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Synapse changes during learning

Professor Kenneth Kosik discusses changes in synapses that accompany long-term potentiation, which include enlarged dendritic spines.
Learning in the brain is very complicated; it involves a large amount of brain tissue. Scientists however, as reductionists, tend to want to narrow things down further and further to the level of cells and molecules. For that reason, we have begun to actually look at synapses during learning and memory. There is a physiological approach in which one can change the thresholds of synapses by repeatedly stimulating them, called long-term potentiation (LTP), that is thought to be a reductionist correlate at the single synapse level of learning. Now when LTP takes place at a synapse, there are a number of changes that take place there that have fascinated neurobiologists for many years. Among those changes are shape changes; that is, protrusions from the dendrites, that carry the synapse, called spines, will enlarge. Another feature of the change in synaptic threshold is that proteins begin to be translated locally at the synapse. This is an area of intense jnterest right now because those proteins, that are being translated locally in the synapse, involved in learning, are probably going to turn out to be critical mediators of this process.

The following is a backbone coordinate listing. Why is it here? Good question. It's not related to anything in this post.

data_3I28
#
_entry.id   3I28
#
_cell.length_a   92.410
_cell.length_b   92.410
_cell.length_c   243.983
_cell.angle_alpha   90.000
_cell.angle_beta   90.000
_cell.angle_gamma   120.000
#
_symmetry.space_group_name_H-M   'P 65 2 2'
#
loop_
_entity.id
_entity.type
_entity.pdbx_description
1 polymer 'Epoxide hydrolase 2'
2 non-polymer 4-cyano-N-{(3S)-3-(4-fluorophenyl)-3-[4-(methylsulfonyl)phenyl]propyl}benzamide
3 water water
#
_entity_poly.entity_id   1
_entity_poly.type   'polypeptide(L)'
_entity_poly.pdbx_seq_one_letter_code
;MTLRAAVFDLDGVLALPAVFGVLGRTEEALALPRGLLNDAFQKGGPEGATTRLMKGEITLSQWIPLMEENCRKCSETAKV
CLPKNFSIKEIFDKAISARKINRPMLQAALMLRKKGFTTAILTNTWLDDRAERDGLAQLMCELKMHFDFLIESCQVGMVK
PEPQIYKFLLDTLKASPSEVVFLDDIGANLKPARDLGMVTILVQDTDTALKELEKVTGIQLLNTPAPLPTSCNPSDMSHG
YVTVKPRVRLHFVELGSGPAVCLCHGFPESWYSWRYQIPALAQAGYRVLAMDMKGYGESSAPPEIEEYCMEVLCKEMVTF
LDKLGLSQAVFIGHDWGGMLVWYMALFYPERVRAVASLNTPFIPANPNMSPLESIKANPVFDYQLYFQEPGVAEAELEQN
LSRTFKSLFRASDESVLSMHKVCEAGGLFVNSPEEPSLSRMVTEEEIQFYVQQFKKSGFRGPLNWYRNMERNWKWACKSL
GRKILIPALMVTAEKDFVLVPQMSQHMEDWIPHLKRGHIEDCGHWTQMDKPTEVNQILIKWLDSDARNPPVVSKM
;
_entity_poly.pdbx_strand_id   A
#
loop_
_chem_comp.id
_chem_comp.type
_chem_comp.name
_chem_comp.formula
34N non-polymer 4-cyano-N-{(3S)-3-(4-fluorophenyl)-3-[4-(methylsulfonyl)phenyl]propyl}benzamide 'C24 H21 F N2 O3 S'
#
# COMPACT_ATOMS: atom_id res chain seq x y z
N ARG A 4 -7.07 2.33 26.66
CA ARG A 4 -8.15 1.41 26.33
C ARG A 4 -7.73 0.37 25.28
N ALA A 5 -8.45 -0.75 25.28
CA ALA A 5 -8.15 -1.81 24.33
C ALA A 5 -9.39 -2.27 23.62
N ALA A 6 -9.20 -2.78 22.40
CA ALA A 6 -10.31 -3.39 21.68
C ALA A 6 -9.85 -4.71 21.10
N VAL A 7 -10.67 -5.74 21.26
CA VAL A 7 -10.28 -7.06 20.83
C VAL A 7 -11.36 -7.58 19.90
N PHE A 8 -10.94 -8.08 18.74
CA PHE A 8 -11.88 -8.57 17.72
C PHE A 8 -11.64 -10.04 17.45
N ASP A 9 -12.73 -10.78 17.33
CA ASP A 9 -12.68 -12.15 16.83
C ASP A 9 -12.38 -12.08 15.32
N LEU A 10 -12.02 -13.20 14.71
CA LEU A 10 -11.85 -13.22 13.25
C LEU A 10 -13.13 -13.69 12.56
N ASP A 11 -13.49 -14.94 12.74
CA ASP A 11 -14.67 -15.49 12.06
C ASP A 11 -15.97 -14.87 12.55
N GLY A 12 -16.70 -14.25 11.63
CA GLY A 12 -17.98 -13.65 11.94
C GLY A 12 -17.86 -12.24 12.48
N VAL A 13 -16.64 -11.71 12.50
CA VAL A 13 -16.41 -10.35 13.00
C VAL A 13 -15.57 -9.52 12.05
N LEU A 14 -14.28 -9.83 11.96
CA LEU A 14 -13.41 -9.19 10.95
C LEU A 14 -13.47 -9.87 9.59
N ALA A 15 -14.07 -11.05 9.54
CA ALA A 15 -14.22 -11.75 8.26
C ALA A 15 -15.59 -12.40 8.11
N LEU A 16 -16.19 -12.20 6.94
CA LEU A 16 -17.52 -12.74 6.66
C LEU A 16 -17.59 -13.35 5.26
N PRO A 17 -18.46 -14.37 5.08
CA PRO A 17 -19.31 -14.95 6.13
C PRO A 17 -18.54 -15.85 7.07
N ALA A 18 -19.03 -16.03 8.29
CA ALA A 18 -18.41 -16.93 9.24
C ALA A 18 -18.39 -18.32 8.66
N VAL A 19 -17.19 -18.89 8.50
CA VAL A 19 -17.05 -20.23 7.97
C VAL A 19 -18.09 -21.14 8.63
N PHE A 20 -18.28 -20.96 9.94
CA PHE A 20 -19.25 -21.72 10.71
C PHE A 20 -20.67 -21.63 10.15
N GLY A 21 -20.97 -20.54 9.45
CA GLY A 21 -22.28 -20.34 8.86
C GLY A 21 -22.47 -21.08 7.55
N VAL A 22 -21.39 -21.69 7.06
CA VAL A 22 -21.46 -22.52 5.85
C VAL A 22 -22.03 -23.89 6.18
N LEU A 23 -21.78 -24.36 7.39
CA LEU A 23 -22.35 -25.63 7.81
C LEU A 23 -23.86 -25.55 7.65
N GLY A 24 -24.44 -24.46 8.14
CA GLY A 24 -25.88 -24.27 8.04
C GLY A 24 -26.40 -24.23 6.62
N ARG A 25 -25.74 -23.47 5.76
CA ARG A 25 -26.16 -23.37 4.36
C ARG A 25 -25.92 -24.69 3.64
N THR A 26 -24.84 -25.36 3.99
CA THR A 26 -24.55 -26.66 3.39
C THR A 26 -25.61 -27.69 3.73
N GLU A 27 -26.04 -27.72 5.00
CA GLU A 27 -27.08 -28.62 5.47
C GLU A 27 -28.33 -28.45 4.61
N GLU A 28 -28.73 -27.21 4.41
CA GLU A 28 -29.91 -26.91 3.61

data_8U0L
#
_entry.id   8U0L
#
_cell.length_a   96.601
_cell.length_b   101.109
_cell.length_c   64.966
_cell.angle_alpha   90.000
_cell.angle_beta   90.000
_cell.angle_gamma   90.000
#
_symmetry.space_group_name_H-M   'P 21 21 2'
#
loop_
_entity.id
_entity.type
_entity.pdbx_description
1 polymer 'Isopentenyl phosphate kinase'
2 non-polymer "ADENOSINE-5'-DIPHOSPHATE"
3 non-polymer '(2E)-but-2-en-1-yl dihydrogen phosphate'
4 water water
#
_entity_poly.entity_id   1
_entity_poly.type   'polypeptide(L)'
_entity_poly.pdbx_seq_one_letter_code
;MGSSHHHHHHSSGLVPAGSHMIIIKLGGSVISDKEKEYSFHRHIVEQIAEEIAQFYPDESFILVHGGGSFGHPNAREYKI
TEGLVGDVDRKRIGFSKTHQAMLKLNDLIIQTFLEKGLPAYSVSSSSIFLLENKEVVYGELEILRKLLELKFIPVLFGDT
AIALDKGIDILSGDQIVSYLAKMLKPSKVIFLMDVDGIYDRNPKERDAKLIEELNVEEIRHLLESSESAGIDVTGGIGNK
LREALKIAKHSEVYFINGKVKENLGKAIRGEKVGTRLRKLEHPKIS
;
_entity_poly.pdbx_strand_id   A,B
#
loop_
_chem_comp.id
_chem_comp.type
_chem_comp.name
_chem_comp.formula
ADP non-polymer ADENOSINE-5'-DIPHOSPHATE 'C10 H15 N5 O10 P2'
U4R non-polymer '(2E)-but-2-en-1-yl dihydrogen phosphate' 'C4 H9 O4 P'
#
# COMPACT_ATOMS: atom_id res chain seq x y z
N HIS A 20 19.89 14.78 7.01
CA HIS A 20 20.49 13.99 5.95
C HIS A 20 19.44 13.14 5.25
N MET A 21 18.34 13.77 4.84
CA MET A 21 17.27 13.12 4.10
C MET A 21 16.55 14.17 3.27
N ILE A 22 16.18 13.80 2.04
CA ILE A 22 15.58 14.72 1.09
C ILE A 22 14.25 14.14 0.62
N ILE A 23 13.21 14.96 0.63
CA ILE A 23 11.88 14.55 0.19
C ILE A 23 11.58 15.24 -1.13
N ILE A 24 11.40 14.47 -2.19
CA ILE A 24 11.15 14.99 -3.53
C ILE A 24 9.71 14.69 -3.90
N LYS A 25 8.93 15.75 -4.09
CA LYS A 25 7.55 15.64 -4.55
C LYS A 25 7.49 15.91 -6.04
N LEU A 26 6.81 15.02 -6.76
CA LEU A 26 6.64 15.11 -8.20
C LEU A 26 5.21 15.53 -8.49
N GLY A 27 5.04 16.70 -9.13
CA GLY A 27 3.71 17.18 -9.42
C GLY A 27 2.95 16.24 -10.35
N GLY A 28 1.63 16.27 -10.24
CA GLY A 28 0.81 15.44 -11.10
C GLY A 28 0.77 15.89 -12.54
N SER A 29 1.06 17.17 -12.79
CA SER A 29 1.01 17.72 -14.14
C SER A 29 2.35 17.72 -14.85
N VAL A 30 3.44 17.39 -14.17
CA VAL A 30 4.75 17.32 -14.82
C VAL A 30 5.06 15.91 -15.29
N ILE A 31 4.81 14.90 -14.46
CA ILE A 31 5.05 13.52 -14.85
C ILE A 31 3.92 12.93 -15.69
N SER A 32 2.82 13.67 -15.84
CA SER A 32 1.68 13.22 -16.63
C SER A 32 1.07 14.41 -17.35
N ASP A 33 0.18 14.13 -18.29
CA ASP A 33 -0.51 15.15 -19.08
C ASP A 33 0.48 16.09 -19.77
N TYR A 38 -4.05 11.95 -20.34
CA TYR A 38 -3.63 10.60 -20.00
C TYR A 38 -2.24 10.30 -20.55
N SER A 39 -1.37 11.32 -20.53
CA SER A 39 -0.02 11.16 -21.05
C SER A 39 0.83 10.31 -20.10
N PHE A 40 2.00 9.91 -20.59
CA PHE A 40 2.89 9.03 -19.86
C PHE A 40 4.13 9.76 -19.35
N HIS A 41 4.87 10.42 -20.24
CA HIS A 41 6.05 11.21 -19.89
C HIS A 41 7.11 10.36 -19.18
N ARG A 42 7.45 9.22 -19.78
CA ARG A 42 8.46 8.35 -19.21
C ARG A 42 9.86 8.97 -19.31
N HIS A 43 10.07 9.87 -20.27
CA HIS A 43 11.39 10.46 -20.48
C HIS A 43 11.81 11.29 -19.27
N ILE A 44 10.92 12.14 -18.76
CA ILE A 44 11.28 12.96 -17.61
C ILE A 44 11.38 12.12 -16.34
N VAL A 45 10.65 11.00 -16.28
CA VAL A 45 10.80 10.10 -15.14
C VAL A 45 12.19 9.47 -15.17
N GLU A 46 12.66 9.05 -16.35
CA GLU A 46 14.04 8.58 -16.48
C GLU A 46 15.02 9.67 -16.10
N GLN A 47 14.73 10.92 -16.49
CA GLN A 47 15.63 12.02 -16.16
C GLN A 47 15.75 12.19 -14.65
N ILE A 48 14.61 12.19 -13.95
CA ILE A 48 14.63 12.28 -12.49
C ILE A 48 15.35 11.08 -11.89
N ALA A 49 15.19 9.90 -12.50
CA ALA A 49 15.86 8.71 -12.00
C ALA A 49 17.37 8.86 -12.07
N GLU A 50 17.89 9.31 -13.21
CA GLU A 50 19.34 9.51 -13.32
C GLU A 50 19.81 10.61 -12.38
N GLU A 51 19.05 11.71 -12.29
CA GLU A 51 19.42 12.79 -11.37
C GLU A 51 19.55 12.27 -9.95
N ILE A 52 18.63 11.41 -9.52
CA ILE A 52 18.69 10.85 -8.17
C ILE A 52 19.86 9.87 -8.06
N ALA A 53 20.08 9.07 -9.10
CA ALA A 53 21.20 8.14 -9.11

long term potentiation, ltp, learning, dendrites, spine, synapse, dendritic, kenneth, kosik
Creative Commons License This work by Cold Spring Harbor Laboratory is licensed under a Creative Commons Attribution-Noncommercial-No Derivative Works 3.0 United States License.

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